Treatment outcome research could also examine whether directly intervening to improve emotion regulation abilities and resolve dissociative tendencies helps ameliorate insecure attachment patterns following childhood adversity.


Primary Paper

Snyder, K. S., Luchner, A. F., & Tantleff-Dunn, S. (2023). Adverse childhood experiences and insecure attachment: The indirect effects of dissociation and emotion regulation difficulties. Psychological Trauma: Theory, Research, Practice, and Policy. Advance online publication.

Other References

Corcoran, M., & McNulty, M. (2018). Examining the role of attachment in the relationship between childhood adversity, psychological distress and subjective well-being. Child Abuse & Neglect, 76, 297–309.

Hayes, A. F. (2013). Introduction to mediation, moderation, and conditional process analysis: A regression-based approach. Guilford Press.

Hébert, M., Langevin, R., & Oussaïd, E. (2018). Cumulative childhood trauma, emotion regulation, dissociation, and behavior problems in school-aged sexual abuse victims. Journal of Affective Disorders, 225, 1–20.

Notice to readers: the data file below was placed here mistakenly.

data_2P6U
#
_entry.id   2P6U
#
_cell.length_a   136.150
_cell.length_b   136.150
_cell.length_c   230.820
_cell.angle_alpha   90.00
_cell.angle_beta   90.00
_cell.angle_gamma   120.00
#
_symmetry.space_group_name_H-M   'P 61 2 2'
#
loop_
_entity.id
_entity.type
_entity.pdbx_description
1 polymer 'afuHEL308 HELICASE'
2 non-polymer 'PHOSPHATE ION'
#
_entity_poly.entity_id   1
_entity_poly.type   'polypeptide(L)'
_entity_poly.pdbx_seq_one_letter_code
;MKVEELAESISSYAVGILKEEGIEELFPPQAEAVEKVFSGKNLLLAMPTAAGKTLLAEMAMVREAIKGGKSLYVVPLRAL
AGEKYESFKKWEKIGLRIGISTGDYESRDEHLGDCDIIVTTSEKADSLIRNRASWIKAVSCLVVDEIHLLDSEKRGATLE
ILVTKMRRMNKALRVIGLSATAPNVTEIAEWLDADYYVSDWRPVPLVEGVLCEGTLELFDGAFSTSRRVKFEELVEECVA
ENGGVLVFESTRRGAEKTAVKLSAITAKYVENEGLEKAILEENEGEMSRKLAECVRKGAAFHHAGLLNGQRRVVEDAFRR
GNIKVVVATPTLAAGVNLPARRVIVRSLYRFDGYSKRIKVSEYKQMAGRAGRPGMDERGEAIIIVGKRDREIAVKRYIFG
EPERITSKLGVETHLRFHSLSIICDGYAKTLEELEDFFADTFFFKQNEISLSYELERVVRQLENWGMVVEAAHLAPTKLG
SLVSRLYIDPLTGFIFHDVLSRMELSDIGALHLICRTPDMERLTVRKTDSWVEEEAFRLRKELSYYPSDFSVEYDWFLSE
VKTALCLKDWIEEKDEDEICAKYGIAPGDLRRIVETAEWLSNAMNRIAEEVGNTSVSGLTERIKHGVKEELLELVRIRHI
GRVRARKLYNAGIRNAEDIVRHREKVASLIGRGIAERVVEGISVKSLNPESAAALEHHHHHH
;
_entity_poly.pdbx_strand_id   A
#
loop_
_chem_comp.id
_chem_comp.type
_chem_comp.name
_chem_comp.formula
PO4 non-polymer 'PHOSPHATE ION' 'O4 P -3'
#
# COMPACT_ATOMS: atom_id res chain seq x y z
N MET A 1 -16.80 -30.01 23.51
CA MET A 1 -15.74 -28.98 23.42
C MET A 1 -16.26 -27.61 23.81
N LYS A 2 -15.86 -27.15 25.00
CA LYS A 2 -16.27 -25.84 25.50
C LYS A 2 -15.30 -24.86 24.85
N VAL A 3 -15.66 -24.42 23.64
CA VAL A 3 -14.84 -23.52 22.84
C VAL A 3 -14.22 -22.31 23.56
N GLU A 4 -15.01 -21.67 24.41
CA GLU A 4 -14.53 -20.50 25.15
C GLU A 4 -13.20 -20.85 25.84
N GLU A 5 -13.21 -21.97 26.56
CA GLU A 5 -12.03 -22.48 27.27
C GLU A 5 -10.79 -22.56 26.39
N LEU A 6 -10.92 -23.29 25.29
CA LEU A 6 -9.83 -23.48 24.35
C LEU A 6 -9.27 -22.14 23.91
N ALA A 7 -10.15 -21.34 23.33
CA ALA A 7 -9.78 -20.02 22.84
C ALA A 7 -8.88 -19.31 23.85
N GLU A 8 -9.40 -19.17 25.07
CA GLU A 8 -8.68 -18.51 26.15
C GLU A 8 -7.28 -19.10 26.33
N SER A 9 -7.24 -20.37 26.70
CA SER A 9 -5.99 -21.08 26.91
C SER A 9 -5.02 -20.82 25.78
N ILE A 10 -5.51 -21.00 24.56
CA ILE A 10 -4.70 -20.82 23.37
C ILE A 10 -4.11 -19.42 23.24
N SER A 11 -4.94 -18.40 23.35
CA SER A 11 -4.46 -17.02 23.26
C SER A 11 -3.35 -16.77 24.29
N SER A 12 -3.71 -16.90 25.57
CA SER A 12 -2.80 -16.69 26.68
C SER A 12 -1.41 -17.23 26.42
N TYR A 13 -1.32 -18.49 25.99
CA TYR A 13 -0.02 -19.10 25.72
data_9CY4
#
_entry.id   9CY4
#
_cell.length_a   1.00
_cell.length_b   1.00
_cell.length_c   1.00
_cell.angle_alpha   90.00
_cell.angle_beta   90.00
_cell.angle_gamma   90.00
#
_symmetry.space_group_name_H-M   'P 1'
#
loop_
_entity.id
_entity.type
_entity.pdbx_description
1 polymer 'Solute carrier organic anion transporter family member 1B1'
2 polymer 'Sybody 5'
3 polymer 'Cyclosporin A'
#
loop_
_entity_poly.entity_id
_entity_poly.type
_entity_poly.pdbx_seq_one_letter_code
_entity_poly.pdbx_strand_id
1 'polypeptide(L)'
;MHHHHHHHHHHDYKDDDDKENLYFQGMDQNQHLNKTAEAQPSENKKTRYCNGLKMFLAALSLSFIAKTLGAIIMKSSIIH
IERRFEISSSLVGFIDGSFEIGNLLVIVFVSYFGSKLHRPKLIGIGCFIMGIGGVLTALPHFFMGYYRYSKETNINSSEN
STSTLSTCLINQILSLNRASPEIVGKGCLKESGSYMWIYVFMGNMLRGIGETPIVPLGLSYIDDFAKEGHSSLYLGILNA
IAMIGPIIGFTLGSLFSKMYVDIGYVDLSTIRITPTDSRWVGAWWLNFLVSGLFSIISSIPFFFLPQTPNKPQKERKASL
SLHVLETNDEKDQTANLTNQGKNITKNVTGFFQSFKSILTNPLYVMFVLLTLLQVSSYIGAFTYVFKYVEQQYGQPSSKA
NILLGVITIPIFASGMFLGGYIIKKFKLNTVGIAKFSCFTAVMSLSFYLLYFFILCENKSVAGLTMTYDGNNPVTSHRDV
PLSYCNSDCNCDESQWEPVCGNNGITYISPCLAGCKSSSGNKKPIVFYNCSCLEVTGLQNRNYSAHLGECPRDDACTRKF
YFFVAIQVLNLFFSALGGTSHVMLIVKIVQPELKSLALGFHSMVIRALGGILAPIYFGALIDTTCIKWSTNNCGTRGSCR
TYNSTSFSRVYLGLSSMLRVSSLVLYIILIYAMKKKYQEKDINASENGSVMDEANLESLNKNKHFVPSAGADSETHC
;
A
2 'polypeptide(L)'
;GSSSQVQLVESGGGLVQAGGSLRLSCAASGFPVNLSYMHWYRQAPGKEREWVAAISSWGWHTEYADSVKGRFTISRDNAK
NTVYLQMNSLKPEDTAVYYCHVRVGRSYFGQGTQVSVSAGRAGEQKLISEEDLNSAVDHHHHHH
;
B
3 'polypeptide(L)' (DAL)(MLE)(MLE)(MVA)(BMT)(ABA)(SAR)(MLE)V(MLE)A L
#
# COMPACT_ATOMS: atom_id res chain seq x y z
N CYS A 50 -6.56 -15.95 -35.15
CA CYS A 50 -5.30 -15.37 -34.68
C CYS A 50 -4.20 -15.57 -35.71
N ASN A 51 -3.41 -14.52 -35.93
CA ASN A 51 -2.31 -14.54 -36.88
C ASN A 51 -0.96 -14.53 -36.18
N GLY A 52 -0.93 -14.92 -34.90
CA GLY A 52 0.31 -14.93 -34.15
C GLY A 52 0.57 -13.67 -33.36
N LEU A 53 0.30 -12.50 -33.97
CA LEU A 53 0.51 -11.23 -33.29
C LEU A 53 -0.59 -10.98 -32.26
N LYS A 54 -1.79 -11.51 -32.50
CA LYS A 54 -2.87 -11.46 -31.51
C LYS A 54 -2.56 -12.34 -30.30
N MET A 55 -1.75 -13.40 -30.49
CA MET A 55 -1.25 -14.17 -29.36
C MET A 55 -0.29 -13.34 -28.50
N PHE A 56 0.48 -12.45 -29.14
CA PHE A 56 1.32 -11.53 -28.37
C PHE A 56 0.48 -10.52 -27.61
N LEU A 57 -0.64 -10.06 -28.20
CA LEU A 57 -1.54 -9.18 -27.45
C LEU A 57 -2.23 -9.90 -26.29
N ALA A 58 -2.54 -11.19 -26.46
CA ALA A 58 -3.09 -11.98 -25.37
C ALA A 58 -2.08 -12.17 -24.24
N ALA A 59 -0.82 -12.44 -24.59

Poole, J. C., Dobson, K. S., & Pusch, D. (2018). Do adverse childhood experiences predict adult interpersonal difficulties? The role of emotion dysregulation. Child Abuse & Neglect, 80, 123–133.

Further Reading

  • Chapman, D. P., Whitfield, C. L., Felitti, V. J., Dube, S. R., Edwards, V. J., & Anda, R. F. (2004). Adverse childhood experiences and the risk of depressive disorders in adulthoodJournal of affective disorders82(2), 217-225.
  • Dube, S. R., Felitti, V. J., Dong, M., Chapman, D. P., Giles, W. H., & Anda, R. F. (2003). Childhood abuse, neglect, and household dysfunction and the risk of illicit drug use: the adverse childhood experiences studyPediatrics111(3), 564-572.
  • Ehrenthal, J. C., Levy, K. N., Scott, L. N., & Granger, D. A. (2018). Attachment-related regulatory processes moderate the impact of adverse childhood experiences on stress reaction in borderline personality disorder. Journal of Personality Disorders, 32(Suppl.), 93–114.